By Rebecca Robinson
March 1st marked the start of meteorological spring. From this moment on, we begin to sense the subtlest of shifts in the natural world around us.
Now that spring has officially sprung, the hard ground begins – slowly – to thaw beneath our feet, and cheery yellow daffodils and purple crocuses pop up to greet us.
The days, too, start to gradually lengthen, and the air begins to gently warm with the gradual return of the sun and the light. The farmers’ fields will soon fill with the sight of baby lambs playing and frolicking, as fluffy-white as clouds. Everything begins anew.
One of the first signs of spring is birdsong.
The dawn chorus reaches a crescendo outside my window each morning as the birds sing and trill even more loudly and clearly than usual. It is in springtime, too, that the birds sing with even more gusto to attract a mate or to defend their little patch of earth or sky. Throughout this month and as we move into April, we will spot lots of birds busily nest-building and gathering together twigs, grasses and mosses, making their homes for the season.
So, what might we see flying and flitting in our skyscapes in this most hopeful of seasons?
We typically think of Robins as the wintertime birds of Christmas cards. Still, if we look around us now, we may catch glimpses of their cheerful redbreasts nestled within natural nooks and crannies, with the females building their cup-shaped nests in hedgerows, sheds, and log piles. Though Robins sing all year long with their distinctive whistle and warble, too, we may hear the male singing even more loudly now as part of his courtship ritual.
We may also spot the female Blackbird nesting – a sooty-coloured contrast to the male with his dark feathers, bright yellow beak and musical song at dusk and dawn.
Other birds busily homemaking at this time of year range from Bluetits, with their sky-blue feathers and striking yellow bellies, to song thrushes with their delicate, tawny colouring, and the tiny, mouse-like Jenny Wren.
When we look up to the skies, we may catch sight of migratory birds returning to our shores after overwintering in warmer climes. Returners such as the chattering, woodland-favouring Blackcap with his soft grey feathers and fuzzy black cap, or the river-dwelling Sand Martin with their plush brown feathers and white throat and underparts.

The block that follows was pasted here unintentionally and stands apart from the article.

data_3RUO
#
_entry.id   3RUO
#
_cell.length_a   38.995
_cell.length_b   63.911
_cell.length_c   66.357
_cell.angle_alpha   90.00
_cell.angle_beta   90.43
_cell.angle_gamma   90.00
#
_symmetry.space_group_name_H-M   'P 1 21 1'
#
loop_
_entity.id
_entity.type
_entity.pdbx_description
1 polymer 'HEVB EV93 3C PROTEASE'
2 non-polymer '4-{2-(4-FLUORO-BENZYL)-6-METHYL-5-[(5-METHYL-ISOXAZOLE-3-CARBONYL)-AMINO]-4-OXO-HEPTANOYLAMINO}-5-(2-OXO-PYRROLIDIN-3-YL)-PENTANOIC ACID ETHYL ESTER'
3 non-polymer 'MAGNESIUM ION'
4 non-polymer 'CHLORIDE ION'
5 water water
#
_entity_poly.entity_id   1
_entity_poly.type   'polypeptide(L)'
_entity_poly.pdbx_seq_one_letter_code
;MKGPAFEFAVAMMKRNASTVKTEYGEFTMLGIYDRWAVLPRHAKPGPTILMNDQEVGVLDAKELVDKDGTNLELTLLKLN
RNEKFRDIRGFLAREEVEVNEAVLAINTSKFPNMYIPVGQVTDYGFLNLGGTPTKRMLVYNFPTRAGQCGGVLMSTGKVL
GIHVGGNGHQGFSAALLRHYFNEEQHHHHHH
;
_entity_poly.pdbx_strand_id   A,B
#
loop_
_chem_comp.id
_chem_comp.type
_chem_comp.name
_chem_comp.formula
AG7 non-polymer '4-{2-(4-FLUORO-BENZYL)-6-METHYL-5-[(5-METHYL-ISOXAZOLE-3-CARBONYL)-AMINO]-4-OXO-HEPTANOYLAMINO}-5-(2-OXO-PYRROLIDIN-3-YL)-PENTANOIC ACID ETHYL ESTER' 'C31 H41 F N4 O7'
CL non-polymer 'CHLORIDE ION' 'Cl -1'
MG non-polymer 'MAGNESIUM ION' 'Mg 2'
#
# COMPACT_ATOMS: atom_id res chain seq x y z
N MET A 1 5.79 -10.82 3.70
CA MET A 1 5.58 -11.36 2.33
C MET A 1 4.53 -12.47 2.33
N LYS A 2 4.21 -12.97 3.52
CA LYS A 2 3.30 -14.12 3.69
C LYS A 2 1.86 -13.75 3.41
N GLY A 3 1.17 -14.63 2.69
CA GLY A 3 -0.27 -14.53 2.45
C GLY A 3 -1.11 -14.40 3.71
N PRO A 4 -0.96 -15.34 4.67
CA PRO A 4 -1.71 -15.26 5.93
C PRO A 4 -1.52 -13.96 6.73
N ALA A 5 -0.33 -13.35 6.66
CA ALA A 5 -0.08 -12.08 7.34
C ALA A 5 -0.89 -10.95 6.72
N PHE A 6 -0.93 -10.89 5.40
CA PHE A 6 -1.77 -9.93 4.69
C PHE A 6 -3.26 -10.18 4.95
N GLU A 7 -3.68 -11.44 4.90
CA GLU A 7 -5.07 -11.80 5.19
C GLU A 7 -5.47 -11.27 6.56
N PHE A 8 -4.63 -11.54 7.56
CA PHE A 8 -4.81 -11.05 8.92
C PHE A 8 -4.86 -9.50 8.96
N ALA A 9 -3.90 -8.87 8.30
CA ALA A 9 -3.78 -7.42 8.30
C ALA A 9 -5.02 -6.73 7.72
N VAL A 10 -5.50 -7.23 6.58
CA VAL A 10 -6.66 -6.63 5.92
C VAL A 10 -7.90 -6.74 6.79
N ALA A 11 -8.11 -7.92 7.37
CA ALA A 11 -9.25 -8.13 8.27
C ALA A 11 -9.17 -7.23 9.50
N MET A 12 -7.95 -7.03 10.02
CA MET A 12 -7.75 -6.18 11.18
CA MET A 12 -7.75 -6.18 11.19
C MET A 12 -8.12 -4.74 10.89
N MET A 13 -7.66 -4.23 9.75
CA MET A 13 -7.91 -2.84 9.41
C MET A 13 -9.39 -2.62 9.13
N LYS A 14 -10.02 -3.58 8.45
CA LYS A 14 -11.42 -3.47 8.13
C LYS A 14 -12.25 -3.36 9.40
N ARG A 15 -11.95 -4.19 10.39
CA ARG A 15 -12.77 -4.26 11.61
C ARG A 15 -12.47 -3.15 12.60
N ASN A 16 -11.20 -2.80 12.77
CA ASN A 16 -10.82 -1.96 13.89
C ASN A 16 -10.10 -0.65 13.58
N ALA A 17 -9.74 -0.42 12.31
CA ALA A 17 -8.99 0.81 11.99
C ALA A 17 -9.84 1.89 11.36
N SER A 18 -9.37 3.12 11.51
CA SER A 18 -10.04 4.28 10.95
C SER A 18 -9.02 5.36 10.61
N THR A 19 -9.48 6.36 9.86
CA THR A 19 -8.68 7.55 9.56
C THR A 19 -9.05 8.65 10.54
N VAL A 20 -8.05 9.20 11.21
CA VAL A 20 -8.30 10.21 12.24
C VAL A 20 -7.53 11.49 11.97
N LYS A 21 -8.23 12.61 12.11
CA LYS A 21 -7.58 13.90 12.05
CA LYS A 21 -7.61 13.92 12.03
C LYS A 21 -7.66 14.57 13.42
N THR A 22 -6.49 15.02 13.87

Closer to April, Skylarks with their impressive feats of flight – soaring up vertically and sailing downwards as it sings its clear song – begin to breed, ground-nesting in meadows and on arable farmland.
We may also spot March Moth, often found resting on tree trunks, whose delicate wings blend into the bark and, if we look hard enough, tiny bats hanging upside down from tree branches, stretching out their wings before their dusk flights.
It is always a herald of summer, too, when we see bumblebees waking up and butterflies fluttering through the air, landing on nectar-giving flowers such as Ladies’ Smock, English Lavender, and Buddleia.
Keep your eyes peeled, as well, for small, vibrant-red Tortoiseshell Butterfly and Peacock Butterfly – dark red and marked with peacock-coloured ‘eyespots’ – or the Comma with its orange-brown wings and scalloped edges, and the yellow, leaf-like brimstone butterfly.
Let’s turn our heads skyward this spring and enjoy this season of hopefulness and promise, and let us remember – when we spot our first Swallow, with its streamer-like feathers and twisting-turning flight – that summer, in all its glory, surely cannot be far behind.